Ottoman explorer Evliya Çelebi described Koppány thusly: “The city lies on an extensive plain. Every house, adjacent to each other, is covered with wooden boards. A fence of planks surrounds the city, at the corners of which rise fearsome bastions. The exterior castle is strong because its moats are full of muddy water. The city, with its mixed population, has begun to transform into a small Balkan town. The Mohammedan religious buildings are all there; a total of four larger mosques and eleven smaller ones have been built in the castle and the city of Koppány.”

Two water mills also operated on the Koppány Stream at that time.

Source: Éva Izményi, Jenő Nagy, Sándor Kasza, Tibor Troszt (editors): The Somogy County Handbook. Szüv Rt. – CEBA-Holding Kft,  ISBN: 963-9089-14-1, 1998.

On the occasion of the thirtieth anniversary of its founding, the Don Bend Brothers-in-Arms Memorial Alliance has awarded Sándor Szakály its No. 11 Memorial Medal for his decades-long dedication to researching the history of the Royal Hungarian Second Army and for raising public awareness of the heroism of the troops who fought and fell at the Don Bend in World War II.


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Austrian journalist Karl Pfeifer has written an essay entitled "“Without Pressure from Germany”: Hungary’s Revisionist History of the Deportation of 18,000 Jews” for the History News Network in which he refers to Dr. Sándor Szakály and the VERITAS Institute.

Comment: The following can be read from Sándor Szakály’s MTI interview conducted on January 17th, 2014: “ contrast to the general image of Hungary in WWII, it should also be noted that truly significant suffering by Hungarian Jewry occurred upon the occupation of Hungary by German troops on March 19th, 1944, from which point the sovereignty of the country was severely limited. He suggested that several historians had come to the conclusion that the first deportation from Hungary during WWII had taken place in Kaminits-Podilskiy in 1941, but that in his opinion this action could be instead referred to as an immigration procedure, for those without Hungarian citizenship were sent there. He also emphasized that when it became known that many of the deportees had been killed, Hungarian Minister of the Interior Ferenc Keresztes-Fischer allowed repatriation to Hungary on their behalf.”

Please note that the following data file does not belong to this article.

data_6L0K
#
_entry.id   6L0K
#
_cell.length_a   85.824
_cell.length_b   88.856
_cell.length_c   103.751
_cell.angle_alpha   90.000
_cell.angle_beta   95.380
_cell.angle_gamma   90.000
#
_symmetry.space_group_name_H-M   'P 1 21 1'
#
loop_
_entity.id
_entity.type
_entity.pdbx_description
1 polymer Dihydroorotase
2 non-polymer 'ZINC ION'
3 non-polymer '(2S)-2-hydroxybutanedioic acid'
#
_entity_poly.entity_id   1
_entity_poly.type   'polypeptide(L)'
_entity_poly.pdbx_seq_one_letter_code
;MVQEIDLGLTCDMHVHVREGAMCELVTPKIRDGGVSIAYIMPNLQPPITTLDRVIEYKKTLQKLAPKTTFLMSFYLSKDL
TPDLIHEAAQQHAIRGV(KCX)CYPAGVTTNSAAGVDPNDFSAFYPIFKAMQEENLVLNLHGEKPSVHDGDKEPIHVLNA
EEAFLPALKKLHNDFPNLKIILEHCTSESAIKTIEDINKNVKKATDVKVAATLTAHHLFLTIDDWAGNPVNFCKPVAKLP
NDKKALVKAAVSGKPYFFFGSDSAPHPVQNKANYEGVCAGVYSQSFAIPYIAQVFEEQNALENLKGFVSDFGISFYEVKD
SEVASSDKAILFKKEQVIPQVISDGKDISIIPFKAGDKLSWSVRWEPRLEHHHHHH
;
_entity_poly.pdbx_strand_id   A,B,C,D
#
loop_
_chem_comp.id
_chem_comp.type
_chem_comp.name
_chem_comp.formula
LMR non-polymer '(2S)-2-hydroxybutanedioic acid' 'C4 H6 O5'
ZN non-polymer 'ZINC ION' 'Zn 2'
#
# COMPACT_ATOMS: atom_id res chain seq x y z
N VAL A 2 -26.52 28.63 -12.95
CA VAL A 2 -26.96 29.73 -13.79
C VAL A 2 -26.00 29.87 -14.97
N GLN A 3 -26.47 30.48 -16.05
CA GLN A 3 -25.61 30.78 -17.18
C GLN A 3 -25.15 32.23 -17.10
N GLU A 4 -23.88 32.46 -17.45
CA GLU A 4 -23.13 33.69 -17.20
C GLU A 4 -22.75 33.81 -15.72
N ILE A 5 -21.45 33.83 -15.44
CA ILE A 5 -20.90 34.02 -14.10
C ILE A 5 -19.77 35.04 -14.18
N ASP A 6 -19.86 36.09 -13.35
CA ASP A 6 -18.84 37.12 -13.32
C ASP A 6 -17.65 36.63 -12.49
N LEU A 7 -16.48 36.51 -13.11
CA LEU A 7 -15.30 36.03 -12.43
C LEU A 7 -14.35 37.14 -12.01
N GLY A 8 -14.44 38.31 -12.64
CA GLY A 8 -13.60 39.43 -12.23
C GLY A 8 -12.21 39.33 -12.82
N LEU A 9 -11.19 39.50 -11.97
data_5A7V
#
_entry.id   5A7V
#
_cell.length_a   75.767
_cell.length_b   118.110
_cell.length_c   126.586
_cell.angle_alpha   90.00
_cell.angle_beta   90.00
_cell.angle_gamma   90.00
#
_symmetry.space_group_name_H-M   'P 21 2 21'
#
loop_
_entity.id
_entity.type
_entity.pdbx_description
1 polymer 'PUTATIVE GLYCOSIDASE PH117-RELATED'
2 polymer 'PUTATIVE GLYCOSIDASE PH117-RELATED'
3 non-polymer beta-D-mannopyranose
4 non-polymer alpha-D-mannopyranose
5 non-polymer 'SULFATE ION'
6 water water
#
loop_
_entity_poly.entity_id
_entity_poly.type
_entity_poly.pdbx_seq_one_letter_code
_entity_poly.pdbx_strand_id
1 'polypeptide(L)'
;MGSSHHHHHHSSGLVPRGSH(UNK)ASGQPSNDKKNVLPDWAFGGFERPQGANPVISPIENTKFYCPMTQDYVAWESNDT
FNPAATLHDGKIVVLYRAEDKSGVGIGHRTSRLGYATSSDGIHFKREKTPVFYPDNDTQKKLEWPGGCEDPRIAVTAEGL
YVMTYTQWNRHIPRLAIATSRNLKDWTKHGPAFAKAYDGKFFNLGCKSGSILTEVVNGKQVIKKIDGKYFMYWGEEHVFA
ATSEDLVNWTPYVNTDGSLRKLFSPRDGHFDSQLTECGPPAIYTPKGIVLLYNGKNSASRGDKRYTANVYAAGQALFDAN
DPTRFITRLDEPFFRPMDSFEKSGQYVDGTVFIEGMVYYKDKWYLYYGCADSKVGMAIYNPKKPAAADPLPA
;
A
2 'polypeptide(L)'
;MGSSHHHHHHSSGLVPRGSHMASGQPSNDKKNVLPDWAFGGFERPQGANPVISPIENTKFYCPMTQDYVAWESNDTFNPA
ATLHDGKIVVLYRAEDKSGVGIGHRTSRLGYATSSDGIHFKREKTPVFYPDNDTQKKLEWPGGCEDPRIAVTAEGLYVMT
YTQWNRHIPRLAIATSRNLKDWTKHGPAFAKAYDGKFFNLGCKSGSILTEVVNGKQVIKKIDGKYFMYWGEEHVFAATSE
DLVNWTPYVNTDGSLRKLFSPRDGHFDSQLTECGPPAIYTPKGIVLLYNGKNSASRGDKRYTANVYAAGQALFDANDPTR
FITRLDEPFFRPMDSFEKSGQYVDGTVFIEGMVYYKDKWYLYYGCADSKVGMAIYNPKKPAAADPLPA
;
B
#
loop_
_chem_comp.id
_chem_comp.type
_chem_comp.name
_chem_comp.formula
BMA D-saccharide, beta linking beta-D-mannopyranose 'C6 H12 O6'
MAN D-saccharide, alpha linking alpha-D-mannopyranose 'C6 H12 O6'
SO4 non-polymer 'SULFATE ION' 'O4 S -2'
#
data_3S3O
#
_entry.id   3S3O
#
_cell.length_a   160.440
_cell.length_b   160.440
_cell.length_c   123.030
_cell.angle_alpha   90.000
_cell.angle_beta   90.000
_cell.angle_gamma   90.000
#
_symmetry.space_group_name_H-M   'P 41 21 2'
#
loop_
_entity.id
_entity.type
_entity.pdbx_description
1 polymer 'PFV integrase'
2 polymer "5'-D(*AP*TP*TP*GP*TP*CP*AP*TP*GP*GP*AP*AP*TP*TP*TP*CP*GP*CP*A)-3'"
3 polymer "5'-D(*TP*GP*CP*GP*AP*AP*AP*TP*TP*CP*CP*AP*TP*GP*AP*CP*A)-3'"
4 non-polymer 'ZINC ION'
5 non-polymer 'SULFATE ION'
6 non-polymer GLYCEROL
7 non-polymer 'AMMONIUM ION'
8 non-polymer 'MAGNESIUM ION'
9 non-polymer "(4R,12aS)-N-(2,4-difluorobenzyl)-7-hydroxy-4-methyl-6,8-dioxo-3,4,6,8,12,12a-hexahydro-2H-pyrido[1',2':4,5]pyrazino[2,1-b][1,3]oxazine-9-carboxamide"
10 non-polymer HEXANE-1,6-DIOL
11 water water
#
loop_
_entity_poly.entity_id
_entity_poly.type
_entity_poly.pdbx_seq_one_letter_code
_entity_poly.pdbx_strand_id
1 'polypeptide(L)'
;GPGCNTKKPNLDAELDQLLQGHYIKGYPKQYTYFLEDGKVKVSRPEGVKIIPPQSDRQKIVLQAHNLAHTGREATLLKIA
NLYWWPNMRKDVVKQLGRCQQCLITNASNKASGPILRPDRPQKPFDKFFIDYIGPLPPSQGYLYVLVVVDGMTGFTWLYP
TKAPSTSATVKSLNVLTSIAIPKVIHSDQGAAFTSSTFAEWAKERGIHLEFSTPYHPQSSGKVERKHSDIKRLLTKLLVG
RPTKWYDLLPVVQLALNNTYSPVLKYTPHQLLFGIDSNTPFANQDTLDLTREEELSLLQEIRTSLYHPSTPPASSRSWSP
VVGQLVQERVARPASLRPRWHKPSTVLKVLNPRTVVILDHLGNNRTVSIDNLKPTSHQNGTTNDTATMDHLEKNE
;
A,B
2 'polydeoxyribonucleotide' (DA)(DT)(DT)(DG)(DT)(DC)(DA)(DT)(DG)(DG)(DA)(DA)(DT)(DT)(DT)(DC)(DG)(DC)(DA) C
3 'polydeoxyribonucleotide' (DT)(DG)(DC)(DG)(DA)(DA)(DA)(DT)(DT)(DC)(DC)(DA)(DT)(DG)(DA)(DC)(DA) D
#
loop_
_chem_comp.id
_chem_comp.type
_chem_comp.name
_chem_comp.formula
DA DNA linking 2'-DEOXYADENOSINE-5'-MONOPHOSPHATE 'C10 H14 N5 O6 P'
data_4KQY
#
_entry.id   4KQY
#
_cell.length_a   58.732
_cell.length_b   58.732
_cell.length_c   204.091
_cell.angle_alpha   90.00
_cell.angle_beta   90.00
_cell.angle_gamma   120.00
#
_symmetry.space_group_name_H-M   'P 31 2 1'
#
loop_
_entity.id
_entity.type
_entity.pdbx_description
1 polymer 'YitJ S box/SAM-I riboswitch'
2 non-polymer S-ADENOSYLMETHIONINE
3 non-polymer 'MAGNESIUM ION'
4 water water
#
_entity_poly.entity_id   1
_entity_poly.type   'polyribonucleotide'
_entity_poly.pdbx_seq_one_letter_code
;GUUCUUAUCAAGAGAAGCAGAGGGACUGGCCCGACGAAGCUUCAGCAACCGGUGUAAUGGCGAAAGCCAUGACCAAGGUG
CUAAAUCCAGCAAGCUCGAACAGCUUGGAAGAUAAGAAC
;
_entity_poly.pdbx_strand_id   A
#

Zrínyi Publishers has just released a new book entitled A magyar hadügyi igazgatás története 1526–1990 (History of Hungarian Military Administration 1526–1990). Two of our VERITAS colleagues have participated in its publication. In addition to being editor-in-chief, Róbert Hermann has contributed a work entitled Organization of the Hungarian Ministry of Defense and Internal Affairs Administration (1848–1849) while Attila Réfi has written a work entitled Hungarian Call to Arms: Organizing and Leading the Insurrection.    

Lajos Fodor, onetime Chief of the General Staff of the Armed Forces of the Republic of Hungary and Board Member of the Board of Advisors for the VERITAS Institute, has been awarded the St. László Prize by the Kőbánya local government council. According to the council’s website, the prize is awarded to “worthwhile individuals who have contributed to the development and prosperity of the district through their hard work, outstanding achievements, valued endeavors and exemplary career paths, thus raising the profile of Kőbánya itself”.